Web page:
Saturday, September 01, 2007

Democratic candidates stick with DNC plan on primaries.

What happens when the immovable object meets the irresistable force?

I don't know, but get ready for what could be a bumpy ride.

In the headlong rush to crowd into the front of the Presidential primary field, (in which nearly half the nation may follow the designated 'starters' of Iowa, New Hampshire, Nevada and South Carolina and vote on the first party sanctioned date of February 5-- unofficially dubbed 'super-duper Tuesday'), several states are now jumping the gun. Florida, Michigan and Wyoming either have moved or plan to move their nominating primaries or caucuses into January, upstaging the four states which are now sanctioned by both parties as the first caucus, the first in the west, the first primary and the first in the south. The DNC has responded by saying they will refuse to seat delegates from states which jump the gun at the national convention.

In yesterday's Washington Post, Donna Brazile, who managed Al Gore's 2000 Presidential campaign and who now serves on the DNC's bylaws committee, lucidly spells out the party's reasoning that we must follow the rules at this point.

And it seems that in the struggle between the party and the states, the party is winning and the Presidential campaigns are getting the point, as the top six Democrats have now agreed to not participate in any states which jump the gun. I doubt if there will be much media attention on a race for a bunch of delegates which won't be seated at the convention and which is slugged out to the finish between Dennis Kucinich and Mike Gravel.

There are to be sure both some benefits and risks that go with standing firm on the primary start date.

The biggest risk of course is the possibility of alienating voters and party activists in the states which are being punished in this way. In Florida, in particular, the issue of voter disenfranchisement among Democrats still rubs an especially raw wound. Florida has 27 electoral votes which in each of the last two elections provided the margin by which George W. Bush was elected to the White House. And in Florida, Democrats can point out that the bill which was pushed through the legislature and signed by Governor Charlie Crist was pushed by Republicans (though only one Democrat in the legislature actually voted against it.) In Michigan, which gave 17 electoral votes to Democrats in each of the last two elections, they don't even have that excuse; it was Democrats in the legislature and Democratic Governor Jennifer Granholm which are pushing for an early primary. Certainly Florida and Michigan are important, large states and there is a risk of alienating voters in a key state which may cost us the November election. Wyoming is also talking about moving its primary to January 5, but the chance of a Democratic Presidential candidate being competitive there (unless perhaps Dave Freudenthal is on the ticket) is about as remote as the chance that when Dick Cheney leaves the White House he will retire to and actually live in the vacation home in Jackson Hole he bought while he was living in Texas in order to duck the requirement that the Presidential and Vice Presidential candidates not be from the same state.

Right-leaning talk show hosts are already blasting the DNC for making this decision and 'dictating' to the states, although they seem to forget that pretty soon the RNC will have to make a similar decision (though with the enthusiasm that GOP candidates are already ginning up in states like Florida and Michigan it may be much harder to make them comply if the decision is to hold the line-- and nothing could make the RNC look weaker than to make a decision like this and have the candidates ignore it, especially with Democratic candidates falling in line with the DNC-- which is why I predict the RNC won't hold the line with the states.)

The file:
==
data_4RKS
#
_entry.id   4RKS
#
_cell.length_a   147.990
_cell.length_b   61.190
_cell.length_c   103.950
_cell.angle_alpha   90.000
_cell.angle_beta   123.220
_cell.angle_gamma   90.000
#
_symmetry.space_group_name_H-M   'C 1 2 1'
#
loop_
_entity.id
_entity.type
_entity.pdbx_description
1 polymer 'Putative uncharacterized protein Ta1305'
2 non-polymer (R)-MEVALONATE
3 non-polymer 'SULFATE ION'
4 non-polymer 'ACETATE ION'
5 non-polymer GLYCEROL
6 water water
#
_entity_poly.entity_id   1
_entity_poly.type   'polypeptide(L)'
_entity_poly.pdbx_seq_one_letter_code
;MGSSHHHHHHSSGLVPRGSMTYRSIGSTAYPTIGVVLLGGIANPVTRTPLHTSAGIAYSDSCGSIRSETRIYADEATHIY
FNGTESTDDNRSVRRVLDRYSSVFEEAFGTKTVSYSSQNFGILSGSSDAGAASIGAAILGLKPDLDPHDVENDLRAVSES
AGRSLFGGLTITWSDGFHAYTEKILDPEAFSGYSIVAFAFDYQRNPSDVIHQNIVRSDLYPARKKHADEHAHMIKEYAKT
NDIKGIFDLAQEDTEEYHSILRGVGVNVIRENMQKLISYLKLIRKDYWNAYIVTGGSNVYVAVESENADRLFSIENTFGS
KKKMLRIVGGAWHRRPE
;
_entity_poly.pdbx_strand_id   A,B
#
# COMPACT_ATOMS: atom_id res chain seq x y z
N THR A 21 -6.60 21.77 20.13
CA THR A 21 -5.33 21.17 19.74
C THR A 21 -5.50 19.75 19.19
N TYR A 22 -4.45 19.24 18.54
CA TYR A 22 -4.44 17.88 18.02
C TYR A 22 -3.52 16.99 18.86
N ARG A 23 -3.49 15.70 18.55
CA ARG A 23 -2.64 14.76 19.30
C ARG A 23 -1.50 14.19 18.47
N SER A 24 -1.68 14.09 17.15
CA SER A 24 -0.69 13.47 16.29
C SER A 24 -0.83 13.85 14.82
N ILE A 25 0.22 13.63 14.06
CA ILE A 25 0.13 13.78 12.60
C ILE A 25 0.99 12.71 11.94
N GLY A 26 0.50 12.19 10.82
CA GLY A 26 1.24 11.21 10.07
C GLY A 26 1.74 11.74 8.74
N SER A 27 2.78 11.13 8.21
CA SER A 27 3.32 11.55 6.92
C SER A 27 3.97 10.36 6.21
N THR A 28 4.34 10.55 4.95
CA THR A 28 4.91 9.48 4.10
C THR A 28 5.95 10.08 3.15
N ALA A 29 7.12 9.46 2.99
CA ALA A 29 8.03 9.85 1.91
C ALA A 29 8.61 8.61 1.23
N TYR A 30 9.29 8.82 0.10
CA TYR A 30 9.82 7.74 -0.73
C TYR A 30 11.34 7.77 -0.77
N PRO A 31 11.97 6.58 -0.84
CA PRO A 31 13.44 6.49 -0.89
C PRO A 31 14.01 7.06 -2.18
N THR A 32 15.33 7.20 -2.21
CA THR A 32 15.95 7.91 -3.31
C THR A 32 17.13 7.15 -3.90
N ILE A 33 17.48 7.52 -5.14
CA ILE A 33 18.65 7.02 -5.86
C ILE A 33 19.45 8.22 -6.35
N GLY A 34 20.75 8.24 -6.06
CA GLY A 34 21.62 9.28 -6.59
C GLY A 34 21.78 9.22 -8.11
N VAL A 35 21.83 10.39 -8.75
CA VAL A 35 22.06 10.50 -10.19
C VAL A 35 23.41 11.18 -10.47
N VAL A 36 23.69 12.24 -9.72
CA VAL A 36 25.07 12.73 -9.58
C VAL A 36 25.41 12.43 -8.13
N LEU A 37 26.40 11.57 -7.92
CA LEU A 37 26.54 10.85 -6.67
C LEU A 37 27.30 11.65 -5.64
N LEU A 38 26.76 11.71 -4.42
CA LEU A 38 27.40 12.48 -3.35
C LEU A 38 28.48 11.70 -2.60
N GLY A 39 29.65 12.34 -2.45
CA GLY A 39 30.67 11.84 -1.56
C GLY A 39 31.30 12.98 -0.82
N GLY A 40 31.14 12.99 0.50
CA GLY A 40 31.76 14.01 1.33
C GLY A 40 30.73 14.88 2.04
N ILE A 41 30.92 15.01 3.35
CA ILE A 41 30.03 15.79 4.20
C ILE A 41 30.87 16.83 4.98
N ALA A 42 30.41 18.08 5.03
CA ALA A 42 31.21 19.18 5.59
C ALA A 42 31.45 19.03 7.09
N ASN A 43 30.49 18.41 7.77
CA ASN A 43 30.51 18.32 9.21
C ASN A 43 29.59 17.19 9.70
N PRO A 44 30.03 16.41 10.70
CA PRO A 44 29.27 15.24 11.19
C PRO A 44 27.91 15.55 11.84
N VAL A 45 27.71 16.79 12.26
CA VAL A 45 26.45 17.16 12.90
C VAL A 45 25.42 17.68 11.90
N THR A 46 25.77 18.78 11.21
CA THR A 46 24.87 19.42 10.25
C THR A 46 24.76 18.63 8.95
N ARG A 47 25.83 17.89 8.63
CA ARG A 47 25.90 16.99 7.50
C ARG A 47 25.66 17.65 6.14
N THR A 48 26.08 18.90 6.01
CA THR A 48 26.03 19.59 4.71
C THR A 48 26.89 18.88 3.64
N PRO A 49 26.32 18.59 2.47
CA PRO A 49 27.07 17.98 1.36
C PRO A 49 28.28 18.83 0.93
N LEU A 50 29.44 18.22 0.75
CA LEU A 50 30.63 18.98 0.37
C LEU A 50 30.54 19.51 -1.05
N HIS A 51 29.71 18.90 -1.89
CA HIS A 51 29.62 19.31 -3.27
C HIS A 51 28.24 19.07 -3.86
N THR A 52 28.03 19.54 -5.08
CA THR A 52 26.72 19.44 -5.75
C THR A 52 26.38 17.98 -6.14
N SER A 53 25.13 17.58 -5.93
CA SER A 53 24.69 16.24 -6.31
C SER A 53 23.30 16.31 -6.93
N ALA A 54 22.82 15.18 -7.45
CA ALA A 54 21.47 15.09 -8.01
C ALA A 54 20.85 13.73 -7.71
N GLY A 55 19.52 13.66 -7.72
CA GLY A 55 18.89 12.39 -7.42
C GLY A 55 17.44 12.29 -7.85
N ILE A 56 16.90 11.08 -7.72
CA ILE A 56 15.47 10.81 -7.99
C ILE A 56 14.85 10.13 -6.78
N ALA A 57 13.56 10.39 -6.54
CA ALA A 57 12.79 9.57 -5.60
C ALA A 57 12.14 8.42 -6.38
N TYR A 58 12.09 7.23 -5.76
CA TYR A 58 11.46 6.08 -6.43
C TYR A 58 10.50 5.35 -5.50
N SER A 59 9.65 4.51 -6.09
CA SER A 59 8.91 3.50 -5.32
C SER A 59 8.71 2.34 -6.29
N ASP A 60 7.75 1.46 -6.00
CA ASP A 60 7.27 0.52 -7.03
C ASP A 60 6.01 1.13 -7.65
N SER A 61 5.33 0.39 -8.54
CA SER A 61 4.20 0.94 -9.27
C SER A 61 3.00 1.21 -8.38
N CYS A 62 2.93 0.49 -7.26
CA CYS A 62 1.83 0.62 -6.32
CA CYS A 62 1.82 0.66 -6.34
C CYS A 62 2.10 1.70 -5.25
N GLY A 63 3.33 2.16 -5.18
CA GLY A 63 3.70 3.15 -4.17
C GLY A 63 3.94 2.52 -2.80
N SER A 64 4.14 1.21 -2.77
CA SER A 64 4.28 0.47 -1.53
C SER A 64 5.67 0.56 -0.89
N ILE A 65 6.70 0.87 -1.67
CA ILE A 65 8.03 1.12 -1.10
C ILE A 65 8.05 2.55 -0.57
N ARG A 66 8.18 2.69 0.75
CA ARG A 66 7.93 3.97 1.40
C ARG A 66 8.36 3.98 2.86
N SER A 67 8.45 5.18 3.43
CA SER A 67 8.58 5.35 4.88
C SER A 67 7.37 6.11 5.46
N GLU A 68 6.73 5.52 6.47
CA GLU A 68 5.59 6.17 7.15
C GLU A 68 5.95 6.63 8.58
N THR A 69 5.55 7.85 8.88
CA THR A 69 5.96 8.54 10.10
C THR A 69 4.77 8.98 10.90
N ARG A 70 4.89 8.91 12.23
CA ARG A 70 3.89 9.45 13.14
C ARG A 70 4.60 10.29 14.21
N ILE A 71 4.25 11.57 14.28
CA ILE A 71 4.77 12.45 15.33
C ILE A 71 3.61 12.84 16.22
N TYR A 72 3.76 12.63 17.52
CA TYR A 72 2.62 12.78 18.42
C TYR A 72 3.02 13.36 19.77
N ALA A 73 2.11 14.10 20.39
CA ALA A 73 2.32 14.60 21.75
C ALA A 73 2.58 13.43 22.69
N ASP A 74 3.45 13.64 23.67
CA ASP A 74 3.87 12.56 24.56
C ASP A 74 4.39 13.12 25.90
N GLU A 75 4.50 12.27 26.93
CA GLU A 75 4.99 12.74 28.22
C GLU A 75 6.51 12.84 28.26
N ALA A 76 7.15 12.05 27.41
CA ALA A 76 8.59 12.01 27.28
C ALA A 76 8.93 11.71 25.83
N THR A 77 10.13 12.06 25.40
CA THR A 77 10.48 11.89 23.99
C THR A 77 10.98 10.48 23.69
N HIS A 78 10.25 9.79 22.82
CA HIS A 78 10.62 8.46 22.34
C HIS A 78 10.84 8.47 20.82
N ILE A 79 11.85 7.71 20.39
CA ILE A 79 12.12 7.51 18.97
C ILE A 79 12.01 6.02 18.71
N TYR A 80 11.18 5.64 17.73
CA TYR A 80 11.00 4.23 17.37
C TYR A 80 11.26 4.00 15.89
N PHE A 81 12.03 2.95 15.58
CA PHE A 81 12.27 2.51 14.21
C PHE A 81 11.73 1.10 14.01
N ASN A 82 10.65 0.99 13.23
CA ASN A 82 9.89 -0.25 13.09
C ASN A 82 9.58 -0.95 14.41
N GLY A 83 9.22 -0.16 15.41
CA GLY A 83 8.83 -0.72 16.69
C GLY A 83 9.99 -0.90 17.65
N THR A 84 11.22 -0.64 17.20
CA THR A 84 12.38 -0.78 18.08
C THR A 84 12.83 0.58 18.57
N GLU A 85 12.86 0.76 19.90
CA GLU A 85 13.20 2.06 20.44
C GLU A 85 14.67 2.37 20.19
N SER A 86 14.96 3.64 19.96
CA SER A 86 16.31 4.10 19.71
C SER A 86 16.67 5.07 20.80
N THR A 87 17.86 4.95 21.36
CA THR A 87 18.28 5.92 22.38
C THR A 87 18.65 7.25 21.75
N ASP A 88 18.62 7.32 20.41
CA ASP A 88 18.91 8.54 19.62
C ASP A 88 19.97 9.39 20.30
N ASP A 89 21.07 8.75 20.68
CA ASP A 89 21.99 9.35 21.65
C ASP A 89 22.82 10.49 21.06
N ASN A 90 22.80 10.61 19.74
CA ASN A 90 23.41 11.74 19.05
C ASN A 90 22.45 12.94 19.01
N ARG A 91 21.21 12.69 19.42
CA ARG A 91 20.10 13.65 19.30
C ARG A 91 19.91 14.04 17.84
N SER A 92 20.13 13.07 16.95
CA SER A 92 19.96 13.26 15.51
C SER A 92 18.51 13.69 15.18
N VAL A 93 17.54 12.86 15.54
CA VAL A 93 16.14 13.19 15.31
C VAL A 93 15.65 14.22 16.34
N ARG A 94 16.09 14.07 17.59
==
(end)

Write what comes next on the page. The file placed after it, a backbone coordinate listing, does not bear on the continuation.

Another risk (though a minor one) is that Republicans competing in Florida and Michigan will steal all the headlines for a few days. I doubt if that will mean much in the overall scheme of things though.

The rewards are less tangible though clear enough. The biggest one is order. The primary system, already twisted and warped to the point that nominees will be chosen in a window of less than a month and have to then wait most of a year for the general election, was in danger of spiraling completely out of control. Standing firm was a choice the party had to make, and fortunately had the guts to make.

A second reward is that if the GOP doesn't similarly stand firm and the Republican primaries degenerate into a contest between states instead of between candidates, Democrats look like a stronger party with stronger leadership. I don't know whether that will translate into a lot of votes in November though since most swing voters choose between candidates, much more than between parties.

A third reward if the Democrats stand firm and the Republicans don't is that then while Democrats could take their lumps in Florida and Michigan, it's worth noting that Iowa (where the first caucus is almost as revered a tradition as Hawkeye football and voters consider they have a 'right' to it), New Hampshire (where the first primary is similarly revered) and Nevada have a total of 16 electoral votes that will be in play for both parties in November. South Carolina has eight, but if it goes Democratic in November then the election is already in the bag.

Either way, this decision by the DNC to stand firm against the states is dicey. But it is right, it is principled, and I'm glad they are doing it.

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